Seeing more information there also makes an active worldgen that the player can mess with feel more possible, though we’ll reserve that for the mythy-much-later. There was an icy snow storm that put lutefisk on hold. I will offer updates as possible, unless we are all consumed by what rises when the ritual is not observed in timely fashion.
A report for to start Lots has changed here. Mods are now zip files in their own folder, and the vanilla objects are stored similarly though they aren’t zipped.
Plop a zip file in the mods folder, and it becomes available for use – it needs to have a little info. The vanilla files also use the same format, so there’ll be plenty of examples. When you create a world, you can set a load order from among the mods that are installed on your computer, including the vanilla objects.
The default is just to load the vanilla objects in order, and you don’t even see this if you haven’t put mods on your system. On the other hand, vanilla objects don’t need to be loaded at all, though obviously in that case you’ll generally want something to replace them. Hopefully this will allow total object conversions and other large changes without needing to leave the in-game interface. Saves no longer store their mods – this isn’t feasible with all the graphics, so you’ll need to have the right mods installed to load modded saves.
Different saves on the same computer can still use different mods; it loads the specified mods with each save, so it doesn’t matter if you have conflicting mods installed, as long as they don’t conflict within a single world. Mods store version compatibility information, so saves should be able to update their mods if the authors provide when they release new versions. Lutefisk is on New Year’s Day this year. Another week of anticipation. December’s report is here. The Future of the Fortress is here.
It runs a little under two hours and we discussed all sorts of dwarfy matter. In particular, the map part of the embark screen is done! Previously, near the beginning of the graphical work, we started with the “prepare carefully” part of embarking, but we were saving the map part where you choose your embark location for later.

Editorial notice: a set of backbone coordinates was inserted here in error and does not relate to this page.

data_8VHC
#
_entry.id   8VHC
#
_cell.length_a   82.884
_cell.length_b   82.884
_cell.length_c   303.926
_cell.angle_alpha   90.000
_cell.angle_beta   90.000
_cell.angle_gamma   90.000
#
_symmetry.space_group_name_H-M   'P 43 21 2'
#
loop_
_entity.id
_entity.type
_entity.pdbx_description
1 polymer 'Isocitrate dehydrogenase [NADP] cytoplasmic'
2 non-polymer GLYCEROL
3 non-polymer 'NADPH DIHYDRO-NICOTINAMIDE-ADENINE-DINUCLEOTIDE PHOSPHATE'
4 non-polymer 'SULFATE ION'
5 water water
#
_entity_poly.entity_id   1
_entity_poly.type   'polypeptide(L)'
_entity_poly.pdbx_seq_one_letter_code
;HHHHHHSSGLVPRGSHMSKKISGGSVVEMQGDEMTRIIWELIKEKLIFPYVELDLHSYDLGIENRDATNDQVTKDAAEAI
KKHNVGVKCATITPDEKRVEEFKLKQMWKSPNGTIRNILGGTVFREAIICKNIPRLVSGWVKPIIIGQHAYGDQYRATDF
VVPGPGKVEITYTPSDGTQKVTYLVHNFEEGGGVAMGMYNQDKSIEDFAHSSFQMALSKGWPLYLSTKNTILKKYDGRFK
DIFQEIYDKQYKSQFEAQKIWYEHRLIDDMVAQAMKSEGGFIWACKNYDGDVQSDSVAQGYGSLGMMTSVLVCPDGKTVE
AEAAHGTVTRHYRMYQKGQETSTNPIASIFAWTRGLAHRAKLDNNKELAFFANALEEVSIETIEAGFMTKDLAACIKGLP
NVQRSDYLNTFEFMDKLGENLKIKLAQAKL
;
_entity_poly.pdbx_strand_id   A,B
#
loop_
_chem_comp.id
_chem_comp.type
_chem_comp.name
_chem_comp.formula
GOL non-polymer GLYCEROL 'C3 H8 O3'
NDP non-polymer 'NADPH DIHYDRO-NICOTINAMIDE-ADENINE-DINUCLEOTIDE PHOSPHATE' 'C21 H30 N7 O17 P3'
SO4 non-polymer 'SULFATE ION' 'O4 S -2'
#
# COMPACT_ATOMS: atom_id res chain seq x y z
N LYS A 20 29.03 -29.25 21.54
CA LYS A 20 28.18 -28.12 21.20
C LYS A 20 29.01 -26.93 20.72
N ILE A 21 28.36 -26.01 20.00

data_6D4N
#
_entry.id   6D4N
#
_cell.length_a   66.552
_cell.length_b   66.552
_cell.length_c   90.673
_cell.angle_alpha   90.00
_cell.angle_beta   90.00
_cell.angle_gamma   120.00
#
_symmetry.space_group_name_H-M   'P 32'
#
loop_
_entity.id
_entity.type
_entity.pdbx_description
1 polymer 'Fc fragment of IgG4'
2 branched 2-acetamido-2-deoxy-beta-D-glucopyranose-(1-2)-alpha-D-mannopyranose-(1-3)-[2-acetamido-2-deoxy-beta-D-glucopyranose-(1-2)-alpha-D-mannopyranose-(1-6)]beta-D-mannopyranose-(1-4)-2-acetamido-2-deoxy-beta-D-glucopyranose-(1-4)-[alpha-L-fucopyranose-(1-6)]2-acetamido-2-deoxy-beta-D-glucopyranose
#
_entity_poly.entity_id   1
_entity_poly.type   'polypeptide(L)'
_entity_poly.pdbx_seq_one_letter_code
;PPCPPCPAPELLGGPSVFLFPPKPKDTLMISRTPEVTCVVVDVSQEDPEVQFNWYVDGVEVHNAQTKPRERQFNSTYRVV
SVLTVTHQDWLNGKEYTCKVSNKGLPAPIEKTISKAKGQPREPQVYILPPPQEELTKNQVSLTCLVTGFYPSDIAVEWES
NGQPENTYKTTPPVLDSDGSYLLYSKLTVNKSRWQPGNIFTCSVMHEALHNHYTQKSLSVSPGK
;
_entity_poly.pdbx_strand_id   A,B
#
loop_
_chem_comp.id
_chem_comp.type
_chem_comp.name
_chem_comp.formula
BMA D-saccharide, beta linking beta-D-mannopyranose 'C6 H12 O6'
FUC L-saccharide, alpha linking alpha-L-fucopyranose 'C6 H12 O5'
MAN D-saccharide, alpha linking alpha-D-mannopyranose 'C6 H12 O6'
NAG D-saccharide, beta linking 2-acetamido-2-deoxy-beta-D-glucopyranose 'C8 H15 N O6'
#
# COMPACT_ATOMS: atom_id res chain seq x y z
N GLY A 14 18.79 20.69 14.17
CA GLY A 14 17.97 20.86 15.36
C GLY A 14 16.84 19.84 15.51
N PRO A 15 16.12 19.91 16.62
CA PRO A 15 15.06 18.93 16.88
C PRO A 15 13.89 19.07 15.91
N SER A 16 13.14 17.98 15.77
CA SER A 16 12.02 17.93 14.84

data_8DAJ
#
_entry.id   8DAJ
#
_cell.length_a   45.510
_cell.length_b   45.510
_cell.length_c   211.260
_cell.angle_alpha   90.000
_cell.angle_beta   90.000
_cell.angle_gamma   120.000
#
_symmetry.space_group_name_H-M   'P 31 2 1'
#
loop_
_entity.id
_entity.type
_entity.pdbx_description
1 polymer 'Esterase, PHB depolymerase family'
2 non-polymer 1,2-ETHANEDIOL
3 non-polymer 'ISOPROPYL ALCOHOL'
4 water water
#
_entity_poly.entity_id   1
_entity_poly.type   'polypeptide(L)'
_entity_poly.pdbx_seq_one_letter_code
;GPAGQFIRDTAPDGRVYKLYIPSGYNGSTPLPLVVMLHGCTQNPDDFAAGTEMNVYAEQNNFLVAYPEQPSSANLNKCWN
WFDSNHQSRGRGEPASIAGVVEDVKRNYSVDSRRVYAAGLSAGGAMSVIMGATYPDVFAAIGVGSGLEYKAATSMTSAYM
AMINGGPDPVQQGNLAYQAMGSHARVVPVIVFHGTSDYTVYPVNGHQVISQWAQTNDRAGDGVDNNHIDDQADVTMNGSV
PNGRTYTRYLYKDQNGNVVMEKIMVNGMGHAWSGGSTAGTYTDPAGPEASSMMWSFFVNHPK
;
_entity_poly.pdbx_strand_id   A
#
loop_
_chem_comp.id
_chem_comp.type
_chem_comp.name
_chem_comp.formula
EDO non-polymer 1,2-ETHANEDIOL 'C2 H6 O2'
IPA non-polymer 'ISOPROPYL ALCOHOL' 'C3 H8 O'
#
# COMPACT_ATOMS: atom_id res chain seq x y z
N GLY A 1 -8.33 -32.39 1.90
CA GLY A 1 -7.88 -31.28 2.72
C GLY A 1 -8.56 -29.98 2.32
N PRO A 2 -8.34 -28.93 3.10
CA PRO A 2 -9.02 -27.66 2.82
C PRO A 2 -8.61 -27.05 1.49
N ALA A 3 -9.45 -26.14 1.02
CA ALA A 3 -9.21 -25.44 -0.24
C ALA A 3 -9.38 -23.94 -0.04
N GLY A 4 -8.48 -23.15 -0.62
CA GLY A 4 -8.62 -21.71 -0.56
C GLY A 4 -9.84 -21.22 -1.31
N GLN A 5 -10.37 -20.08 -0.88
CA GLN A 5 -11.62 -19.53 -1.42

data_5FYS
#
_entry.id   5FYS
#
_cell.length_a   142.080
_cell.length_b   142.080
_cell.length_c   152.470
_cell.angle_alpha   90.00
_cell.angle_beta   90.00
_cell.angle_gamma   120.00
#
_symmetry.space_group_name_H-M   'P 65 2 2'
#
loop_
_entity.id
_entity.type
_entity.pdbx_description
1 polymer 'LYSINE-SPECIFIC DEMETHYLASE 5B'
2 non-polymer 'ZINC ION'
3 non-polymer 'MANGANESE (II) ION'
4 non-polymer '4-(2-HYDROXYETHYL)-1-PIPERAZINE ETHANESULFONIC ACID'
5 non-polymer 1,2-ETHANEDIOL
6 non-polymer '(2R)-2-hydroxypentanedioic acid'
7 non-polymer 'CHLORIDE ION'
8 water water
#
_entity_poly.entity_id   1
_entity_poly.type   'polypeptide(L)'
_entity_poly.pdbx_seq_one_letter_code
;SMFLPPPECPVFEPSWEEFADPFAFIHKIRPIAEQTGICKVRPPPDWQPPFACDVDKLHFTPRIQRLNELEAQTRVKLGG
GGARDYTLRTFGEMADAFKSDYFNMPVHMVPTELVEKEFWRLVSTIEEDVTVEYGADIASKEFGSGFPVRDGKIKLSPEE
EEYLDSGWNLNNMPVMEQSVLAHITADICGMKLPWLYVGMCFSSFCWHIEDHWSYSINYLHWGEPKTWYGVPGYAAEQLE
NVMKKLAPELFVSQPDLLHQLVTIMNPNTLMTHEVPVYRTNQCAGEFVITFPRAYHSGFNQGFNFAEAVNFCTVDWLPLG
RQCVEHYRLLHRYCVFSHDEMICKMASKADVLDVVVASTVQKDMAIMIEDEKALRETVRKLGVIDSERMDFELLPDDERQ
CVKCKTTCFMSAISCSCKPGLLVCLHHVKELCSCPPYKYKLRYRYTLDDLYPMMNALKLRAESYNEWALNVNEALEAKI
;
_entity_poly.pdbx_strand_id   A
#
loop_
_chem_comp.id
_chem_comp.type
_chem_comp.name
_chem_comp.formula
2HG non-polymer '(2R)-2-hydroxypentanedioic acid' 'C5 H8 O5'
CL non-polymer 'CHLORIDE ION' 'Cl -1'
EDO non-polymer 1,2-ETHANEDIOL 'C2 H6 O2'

You can also zoom in sixteen times to an expansive zoomed-in view which used to be restricted to adventure mode — it’s great to see all of the little brooks coming down through the mountains, and to see the tiny one or two tile islands blow up into their true shapes complete with beaches.
We’ve also gotten rid of the F1-F8 biome view, which was very clunky, and replaced it with a more normal-feeling hover window. The site finder is currently unchanged, and you can still pick your civilization – it gives you information about the total population, ruler, and number of sites. It also gives you a little more information about your neighbors and your civs diplomatic state with them. Here is the report.
And also the Future of the Fortress reply. First, here’s the Steam news from the 7th with an underground well. More on topic, the more recent Steam news from today with a siege and a brief look at the squad menu. Squad menu Here’s a still image of the squad menu. This looks similar to the old ‘s’quad menu we have in the ASCII version, but the major difference is that this menu is now the entire military screen.
You can do everything from here. Squad positions Before we look at equipment and schedules, here’s a look at where you assign dwarves to positions in the squad and also give individuals orders.
I’ve set three of the dwarves to stand in the hallway the white rectangle is animated. Squad equipment Here’s the information you get when you click the equipment button. Green means they have everything in the category, So you can tell very quickly for instance in this fort that there is a boot shortage. Some of the dwarves with weapons don’t show them in their image because they are strapped to their body.
Equipment customization Here’s what you get when you click customize. You can also save the customized equipment as a uniform by giving it a name up at the top. Then using the assign uniform option on the last menu, you can assign it to everybody who is selected. You can also use the add uniform button from the main equipment menu to create a uniform using this menu. The only difference is that you can only assign specific items when customizing since they don’t make sense in uniforms.
These are done; I just have to type them in. Now, the months are optional. The routines are named along the top. These were formerly “alerts”. You can add as many routines as you like and page the columns by clicking some arrows that pop up.
The new default “ready” routine has dwarves pick up their equipment and remain as active as possible for special orders. Equipment is also not replaced as often, so they shouldn’t run off all the time for every new item, though we’re still working out some details there.
The distinction between “off duty” and “no orders” is that off duty only shows when you’ve set the grid cell to allow civilian clothing and sleeping outside the barracks. Monthly schedules Here’s the monthly schedule view.